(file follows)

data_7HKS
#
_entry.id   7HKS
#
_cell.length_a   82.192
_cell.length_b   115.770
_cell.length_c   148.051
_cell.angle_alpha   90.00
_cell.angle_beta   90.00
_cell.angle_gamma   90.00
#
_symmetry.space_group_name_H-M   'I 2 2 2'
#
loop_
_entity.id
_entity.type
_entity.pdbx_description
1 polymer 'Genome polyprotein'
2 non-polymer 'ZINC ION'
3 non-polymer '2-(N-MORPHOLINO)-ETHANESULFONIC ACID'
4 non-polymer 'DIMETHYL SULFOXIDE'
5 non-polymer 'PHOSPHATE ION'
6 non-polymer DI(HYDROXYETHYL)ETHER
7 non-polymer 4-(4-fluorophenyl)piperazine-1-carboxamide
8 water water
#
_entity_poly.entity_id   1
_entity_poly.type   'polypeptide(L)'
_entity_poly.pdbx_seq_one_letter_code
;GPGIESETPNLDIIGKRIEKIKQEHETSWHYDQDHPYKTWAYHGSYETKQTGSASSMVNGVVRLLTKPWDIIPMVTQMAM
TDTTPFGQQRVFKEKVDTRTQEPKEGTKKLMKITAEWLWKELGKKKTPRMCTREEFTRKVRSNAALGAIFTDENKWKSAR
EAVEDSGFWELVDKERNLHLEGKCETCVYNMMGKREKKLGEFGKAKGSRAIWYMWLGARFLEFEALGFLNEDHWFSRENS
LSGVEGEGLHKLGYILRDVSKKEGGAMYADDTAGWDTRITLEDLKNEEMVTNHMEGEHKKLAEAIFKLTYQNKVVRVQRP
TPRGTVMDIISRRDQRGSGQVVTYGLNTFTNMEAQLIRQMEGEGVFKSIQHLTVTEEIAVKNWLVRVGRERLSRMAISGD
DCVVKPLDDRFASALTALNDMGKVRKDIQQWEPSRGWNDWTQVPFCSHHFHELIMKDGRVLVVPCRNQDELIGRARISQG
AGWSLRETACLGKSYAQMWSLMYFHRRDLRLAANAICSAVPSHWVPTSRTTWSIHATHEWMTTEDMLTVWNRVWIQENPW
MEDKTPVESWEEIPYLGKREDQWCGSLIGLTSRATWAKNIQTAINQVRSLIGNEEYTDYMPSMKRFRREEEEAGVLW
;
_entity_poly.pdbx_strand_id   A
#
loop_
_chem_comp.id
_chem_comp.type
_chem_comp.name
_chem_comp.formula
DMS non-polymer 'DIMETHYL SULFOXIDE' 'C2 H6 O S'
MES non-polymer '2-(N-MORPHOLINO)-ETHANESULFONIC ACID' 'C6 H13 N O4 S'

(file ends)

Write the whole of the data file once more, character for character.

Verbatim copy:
data_7HKS
#
_entry.id   7HKS
#
_cell.length_a   82.192
_cell.length_b   115.770
_cell.length_c   148.051
_cell.angle_alpha   90.00
_cell.angle_beta   90.00
_cell.angle_gamma   90.00
#
_symmetry.space_group_name_H-M   'I 2 2 2'
#
loop_
_entity.id
_entity.type
_entity.pdbx_description
1 polymer 'Genome polyprotein'
2 non-polymer 'ZINC ION'
3 non-polymer '2-(N-MORPHOLINO)-ETHANESULFONIC ACID'
4 non-polymer 'DIMETHYL SULFOXIDE'
5 non-polymer 'PHOSPHATE ION'
6 non-polymer DI(HYDROXYETHYL)ETHER
7 non-polymer 4-(4-fluorophenyl)piperazine-1-carboxamide
8 water water
#
_entity_poly.entity_id   1
_entity_poly.type   'polypeptide(L)'
_entity_poly.pdbx_seq_one_letter_code
;GPGIESETPNLDIIGKRIEKIKQEHETSWHYDQDHPYKTWAYHGSYETKQTGSASSMVNGVVRLLTKPWDIIPMVTQMAM
TDTTPFGQQRVFKEKVDTRTQEPKEGTKKLMKITAEWLWKELGKKKTPRMCTREEFTRKVRSNAALGAIFTDENKWKSAR
EAVEDSGFWELVDKERNLHLEGKCETCVYNMMGKREKKLGEFGKAKGSRAIWYMWLGARFLEFEALGFLNEDHWFSRENS
LSGVEGEGLHKLGYILRDVSKKEGGAMYADDTAGWDTRITLEDLKNEEMVTNHMEGEHKKLAEAIFKLTYQNKVVRVQRP
TPRGTVMDIISRRDQRGSGQVVTYGLNTFTNMEAQLIRQMEGEGVFKSIQHLTVTEEIAVKNWLVRVGRERLSRMAISGD
DCVVKPLDDRFASALTALNDMGKVRKDIQQWEPSRGWNDWTQVPFCSHHFHELIMKDGRVLVVPCRNQDELIGRARISQG
AGWSLRETACLGKSYAQMWSLMYFHRRDLRLAANAICSAVPSHWVPTSRTTWSIHATHEWMTTEDMLTVWNRVWIQENPW
MEDKTPVESWEEIPYLGKREDQWCGSLIGLTSRATWAKNIQTAINQVRSLIGNEEYTDYMPSMKRFRREEEEAGVLW
;
_entity_poly.pdbx_strand_id   A
#
loop_
_chem_comp.id
_chem_comp.type
_chem_comp.name
_chem_comp.formula
DMS non-polymer 'DIMETHYL SULFOXIDE' 'C2 H6 O S'
MES non-polymer '2-(N-MORPHOLINO)-ETHANESULFONIC ACID' 'C6 H13 N O4 S'